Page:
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New Route on Foraker for Aartun, Haley

Dracula (M6R AI4+ A0, 10,400′), on the southeast face of Mt. Foraker (17,400′), Alaska Range, Alaska. Colin Haley and Bjorn-Eivind Artun climbed the new route in alpine style, June 13-15, after attempting a speed record on Denali’s Cassin Ridge. [Photo] Colin Haley

Bjorn-Eivind Aartun and I have just come out from a 37-day trip to Denali and Mt. Foraker in Alaska, which was partially funded by a Mugs Stump Award and the Norwegian Alpine Club (NTK). Here is a report of what we did.

We flew onto the Kahiltna Glacier on May 13 and immediately started up Denali’s West Buttress route to acclimatize. We soon established a basecamp at the 14,200′ camp on the West Buttress. On May 21, we attempted to climb and ski the Orient Express route but turned around and skied from 17,500′ in the face of dangerous wind slabs. On May 25, we climbed to the summit of Denali via the Messner Couloir and returned to the 14,200′ camp in 9:15 roundtrip. On May 29, we climbed to the summit of Denali again via the West Buttress route in 8:10 roundtrip.

On the evening of June 6, we departed the 14,200′ camp with light packs to attempt the Cassin Ridge, with hopes of breaking the speed record established by Mugs Stump in 1991 (he climbed the Cassin Ridge in 15 hours, and 27.5 hours roundtrip from the 14,200′ camp). The forecast was marginal, and our attempt was preceded by a lot of new snowfall, but we already had waited too long for a good weather window. Rather than descend all of the lower West Rib route, we opted to approach via a variation to the West Rib, the Seattle ’72 Ramp, established in 1972 by Alex Bertulis, Jim Wickwire, Robert Shaller, Tom Stewart, Charlie Raymond and Leif-Norman Patterson. This approach worked excellently, and we were soon melting water in the bergschrund at the base of the Japanese Couloir.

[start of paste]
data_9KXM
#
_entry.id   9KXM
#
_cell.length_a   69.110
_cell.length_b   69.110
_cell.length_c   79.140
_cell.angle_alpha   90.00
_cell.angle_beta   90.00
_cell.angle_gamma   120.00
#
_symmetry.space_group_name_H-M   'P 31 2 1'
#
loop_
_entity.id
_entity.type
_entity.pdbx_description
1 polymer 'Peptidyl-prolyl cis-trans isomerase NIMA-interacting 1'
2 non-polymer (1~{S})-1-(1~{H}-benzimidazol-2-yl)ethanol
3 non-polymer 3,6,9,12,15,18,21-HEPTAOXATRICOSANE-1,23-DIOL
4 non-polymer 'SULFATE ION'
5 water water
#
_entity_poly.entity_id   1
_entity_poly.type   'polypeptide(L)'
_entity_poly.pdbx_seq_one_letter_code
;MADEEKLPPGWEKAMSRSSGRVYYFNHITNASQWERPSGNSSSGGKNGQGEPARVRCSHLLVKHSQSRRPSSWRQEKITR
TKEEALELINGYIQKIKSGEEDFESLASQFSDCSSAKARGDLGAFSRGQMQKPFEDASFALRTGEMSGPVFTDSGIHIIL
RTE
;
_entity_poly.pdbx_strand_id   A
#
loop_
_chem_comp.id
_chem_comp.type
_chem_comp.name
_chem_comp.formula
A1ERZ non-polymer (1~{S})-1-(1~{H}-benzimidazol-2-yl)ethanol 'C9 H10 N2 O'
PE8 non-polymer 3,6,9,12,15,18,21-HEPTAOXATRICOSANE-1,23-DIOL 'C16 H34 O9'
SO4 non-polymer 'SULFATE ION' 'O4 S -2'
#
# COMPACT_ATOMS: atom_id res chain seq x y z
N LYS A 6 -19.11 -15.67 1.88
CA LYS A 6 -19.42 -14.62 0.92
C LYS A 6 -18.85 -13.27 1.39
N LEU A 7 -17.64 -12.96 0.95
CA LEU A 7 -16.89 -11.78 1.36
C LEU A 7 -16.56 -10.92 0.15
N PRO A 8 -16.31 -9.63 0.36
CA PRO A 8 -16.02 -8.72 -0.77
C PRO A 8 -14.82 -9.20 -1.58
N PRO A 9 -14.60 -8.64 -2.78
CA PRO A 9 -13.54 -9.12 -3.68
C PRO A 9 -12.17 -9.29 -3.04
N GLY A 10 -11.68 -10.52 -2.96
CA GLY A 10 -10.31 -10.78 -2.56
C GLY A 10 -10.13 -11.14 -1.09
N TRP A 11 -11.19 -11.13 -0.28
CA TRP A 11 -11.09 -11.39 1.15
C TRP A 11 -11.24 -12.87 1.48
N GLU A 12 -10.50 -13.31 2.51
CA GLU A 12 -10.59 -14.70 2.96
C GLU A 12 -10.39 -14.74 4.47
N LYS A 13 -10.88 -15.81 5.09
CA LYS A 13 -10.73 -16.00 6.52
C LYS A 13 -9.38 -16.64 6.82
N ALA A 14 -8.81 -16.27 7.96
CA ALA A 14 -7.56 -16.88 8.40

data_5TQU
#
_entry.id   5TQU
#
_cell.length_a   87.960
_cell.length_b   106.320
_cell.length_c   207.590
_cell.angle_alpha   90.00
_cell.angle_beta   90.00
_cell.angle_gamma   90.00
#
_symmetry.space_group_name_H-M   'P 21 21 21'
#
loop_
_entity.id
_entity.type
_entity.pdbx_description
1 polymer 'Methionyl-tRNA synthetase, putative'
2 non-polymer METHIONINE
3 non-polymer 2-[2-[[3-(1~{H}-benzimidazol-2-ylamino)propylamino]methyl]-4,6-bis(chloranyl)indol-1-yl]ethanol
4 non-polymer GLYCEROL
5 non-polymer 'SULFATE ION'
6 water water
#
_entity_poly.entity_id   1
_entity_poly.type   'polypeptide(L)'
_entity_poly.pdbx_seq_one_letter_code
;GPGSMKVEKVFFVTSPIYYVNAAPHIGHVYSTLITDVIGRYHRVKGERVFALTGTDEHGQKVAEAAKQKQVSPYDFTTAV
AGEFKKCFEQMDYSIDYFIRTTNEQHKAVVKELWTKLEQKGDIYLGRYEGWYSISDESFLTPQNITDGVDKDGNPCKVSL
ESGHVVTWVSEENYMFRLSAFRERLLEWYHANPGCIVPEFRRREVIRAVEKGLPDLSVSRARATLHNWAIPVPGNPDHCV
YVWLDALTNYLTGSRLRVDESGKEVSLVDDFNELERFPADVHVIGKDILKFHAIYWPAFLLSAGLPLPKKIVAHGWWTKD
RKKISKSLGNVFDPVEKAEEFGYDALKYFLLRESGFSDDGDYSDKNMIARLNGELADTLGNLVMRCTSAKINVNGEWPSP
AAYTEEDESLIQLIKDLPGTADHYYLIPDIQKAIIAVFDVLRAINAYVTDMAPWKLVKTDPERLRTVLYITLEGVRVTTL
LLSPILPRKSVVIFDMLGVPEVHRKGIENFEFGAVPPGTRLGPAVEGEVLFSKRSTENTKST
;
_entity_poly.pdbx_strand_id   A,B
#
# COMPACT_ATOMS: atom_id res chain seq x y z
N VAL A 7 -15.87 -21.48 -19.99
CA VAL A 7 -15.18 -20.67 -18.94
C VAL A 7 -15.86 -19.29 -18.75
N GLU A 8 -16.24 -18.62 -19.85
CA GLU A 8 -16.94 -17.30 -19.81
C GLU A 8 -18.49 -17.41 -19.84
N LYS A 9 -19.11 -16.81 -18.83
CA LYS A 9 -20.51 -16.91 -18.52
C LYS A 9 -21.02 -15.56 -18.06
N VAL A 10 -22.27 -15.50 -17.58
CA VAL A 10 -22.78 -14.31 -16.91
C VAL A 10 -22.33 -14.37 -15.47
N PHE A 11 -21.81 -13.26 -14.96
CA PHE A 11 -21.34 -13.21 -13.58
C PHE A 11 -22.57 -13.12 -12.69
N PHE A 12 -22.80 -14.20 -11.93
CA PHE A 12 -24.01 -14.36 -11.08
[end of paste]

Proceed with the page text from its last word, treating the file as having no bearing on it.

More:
We crossed the bergshrund at 10:40 p.m. and began climbing up the Japanese Couloir. Above Cassin Ledge we made a route-finding error and accidentally climbed a mixed chimney that was more difficult than necessary. While climbing the first rock band, the weather took a turn for the worse, and the mostly cloudy skies turned completely cloudy and started snowing. We had decent snow conditions until the top of the third rock band, at 17,000′ (although much more hard ice on the icefields than most years), but then began to wallow considerably in deep, fresh snow. We had made excellent time up to 17,000′ (about 11 hours) and were confident that we would break the speed record, but that hope began to disintegrate as we worked through snow sometimes waist-deep on the left (west) side of the ridge. The snow worsened closer to the summit ridge, and the final 1,000 feet to the summit took us over three hours. We finally reached the summit at 3:43 p.m. for a time of 17 hours from the base. We took our time down the West Buttress route, and when we arrived back at the 14,200′ camp, 28 hours had elapsed. We brought a 20-meter rope for the approach, but simul-soloed the entire route.

Artun departs the False Dawn route on Mt. Foraker and kicks steps up to the diamond-shaped rock wall that would become Dracula. [Photo] Colin Haley

Artun climbs the “never-ending 60-degree ice slopes” above Dracula’s rock wall. [Photo] Colin Haley

After our climb of the Cassin, we packed up our camp at 14,200′ on the West Buttress and descended to Kahiltna basecamp. We had not experienced consecutive days with good weather ever since our first week on the glacier, and still the forecast was not optimistic, so it seemed unlikely that we would attempt our main objective: a new route on the southeast face of Mt. Foraker. After a few days in basecamp the weather forecast called for one day of high pressure, and we thought we might as well pack our backpacks and ski over to the base of the face to check it out. We skied to the base of the face in a whiteout, and never even once that day did we see the wall. We set up our tent in dumping snow and assumed that in the morning we would simply ski back to basecamp. However, when we awoke at 4 a.m. to clear skies on June 13, we made a hurried decision to launch.